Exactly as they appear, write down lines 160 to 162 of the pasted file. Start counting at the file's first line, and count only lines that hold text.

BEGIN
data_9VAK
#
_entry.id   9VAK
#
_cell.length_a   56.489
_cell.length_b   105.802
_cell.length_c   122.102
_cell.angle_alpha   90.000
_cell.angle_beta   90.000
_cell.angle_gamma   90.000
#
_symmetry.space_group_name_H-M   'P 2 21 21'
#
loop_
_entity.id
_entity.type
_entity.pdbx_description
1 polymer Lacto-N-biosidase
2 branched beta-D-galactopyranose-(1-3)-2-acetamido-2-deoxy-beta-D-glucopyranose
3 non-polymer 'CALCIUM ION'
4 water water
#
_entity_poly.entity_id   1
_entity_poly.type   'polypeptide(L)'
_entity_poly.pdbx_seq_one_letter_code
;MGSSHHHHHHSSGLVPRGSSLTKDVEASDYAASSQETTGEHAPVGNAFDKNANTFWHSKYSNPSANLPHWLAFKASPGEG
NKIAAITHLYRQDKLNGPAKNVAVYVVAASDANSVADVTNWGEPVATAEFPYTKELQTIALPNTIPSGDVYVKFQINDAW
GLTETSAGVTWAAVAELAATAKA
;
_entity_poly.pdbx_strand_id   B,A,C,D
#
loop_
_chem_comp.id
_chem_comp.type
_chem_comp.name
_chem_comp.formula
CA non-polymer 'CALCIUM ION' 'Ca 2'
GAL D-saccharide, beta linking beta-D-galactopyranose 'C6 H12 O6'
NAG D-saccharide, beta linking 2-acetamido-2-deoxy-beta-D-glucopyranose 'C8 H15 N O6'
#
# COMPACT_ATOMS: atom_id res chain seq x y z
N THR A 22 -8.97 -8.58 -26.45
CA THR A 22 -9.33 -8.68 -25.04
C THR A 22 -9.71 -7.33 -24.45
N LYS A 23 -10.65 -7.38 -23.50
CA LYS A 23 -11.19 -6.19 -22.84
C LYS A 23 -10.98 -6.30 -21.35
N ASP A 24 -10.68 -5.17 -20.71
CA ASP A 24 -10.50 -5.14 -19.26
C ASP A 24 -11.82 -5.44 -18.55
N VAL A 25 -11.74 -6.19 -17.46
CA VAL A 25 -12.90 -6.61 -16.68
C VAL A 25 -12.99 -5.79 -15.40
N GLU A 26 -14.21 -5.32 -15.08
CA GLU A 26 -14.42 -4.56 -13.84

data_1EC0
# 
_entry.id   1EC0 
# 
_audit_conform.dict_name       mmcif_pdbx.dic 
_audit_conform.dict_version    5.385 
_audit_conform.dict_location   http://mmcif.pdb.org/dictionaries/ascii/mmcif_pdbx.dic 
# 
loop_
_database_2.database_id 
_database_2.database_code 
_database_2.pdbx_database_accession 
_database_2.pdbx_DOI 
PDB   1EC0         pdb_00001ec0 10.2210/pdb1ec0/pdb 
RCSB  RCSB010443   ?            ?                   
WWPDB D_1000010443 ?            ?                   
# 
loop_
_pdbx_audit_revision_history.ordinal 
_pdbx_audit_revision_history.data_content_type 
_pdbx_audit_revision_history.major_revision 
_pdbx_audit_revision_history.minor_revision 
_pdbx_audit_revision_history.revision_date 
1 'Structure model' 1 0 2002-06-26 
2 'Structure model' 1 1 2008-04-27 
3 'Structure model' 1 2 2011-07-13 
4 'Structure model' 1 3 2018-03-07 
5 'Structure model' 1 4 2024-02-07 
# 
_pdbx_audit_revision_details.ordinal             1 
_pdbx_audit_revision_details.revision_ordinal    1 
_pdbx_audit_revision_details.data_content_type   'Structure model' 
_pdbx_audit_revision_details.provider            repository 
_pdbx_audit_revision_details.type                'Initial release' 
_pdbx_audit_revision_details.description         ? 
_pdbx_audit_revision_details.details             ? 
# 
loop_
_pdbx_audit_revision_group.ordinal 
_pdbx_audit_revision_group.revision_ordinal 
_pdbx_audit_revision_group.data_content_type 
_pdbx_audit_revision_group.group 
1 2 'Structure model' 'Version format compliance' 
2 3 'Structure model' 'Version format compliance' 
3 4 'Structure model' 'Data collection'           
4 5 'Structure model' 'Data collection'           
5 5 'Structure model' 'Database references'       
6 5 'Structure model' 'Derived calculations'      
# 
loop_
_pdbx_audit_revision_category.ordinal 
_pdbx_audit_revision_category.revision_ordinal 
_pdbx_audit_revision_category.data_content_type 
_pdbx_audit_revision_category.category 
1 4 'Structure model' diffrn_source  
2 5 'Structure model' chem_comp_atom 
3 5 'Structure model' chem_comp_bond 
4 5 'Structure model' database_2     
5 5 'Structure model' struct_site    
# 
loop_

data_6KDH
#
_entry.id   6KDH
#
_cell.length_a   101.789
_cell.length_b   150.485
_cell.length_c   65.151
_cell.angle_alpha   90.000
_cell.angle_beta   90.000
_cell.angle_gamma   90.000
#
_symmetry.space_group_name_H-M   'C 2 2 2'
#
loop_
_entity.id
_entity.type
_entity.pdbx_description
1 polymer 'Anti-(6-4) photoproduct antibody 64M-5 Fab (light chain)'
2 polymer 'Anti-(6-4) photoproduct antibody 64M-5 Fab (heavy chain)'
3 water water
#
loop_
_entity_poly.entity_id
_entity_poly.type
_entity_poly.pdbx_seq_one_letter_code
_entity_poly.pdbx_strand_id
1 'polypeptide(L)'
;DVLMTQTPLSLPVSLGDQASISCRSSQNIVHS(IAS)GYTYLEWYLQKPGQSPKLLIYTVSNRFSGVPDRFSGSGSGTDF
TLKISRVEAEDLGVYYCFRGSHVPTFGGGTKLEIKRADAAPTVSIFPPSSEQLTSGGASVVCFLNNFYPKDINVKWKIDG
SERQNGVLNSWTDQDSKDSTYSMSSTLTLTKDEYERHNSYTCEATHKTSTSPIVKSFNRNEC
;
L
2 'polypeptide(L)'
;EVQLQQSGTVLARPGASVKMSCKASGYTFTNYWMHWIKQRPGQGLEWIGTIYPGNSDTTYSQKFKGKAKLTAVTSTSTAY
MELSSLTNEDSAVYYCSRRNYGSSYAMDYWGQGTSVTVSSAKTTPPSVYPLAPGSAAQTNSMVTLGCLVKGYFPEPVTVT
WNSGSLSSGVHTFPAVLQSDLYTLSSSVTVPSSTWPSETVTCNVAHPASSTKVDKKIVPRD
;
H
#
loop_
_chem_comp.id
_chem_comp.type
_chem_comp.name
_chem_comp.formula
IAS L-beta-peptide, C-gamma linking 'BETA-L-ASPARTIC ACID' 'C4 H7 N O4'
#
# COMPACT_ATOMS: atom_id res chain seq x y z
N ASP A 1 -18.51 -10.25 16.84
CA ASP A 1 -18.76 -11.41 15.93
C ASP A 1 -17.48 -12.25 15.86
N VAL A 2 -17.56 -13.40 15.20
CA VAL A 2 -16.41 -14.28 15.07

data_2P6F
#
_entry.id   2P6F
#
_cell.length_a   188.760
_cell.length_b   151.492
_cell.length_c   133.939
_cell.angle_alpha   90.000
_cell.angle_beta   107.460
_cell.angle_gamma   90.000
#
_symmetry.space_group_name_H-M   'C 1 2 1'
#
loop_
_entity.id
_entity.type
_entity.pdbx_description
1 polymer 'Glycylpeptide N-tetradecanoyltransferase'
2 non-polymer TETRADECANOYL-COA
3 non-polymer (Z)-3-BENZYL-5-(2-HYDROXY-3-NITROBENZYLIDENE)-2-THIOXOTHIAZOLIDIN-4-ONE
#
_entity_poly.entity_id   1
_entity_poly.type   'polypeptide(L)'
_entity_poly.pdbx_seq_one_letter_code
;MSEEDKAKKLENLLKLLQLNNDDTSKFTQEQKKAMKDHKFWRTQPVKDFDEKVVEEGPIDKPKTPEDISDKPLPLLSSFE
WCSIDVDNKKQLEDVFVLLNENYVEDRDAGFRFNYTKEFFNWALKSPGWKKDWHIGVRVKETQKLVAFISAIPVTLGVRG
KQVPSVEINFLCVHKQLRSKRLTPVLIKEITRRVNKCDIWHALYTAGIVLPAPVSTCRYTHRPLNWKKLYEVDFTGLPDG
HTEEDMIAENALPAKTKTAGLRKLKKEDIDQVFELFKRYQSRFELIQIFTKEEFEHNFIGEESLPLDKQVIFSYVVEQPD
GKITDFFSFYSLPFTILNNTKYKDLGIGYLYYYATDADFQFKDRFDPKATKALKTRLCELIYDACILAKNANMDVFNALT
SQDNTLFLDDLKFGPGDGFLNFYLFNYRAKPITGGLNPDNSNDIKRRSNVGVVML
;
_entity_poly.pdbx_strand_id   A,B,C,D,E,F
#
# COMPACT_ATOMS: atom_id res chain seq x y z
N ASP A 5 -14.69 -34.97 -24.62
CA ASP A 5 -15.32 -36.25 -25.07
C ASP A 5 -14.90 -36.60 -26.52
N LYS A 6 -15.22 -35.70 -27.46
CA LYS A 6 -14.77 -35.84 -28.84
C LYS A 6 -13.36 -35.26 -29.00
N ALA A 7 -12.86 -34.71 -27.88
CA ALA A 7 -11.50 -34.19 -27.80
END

_chem_comp.formula
IAS L-beta-peptide, C-gamma linking 'BETA-L-ASPARTIC ACID' 'C4 H7 N O4'
#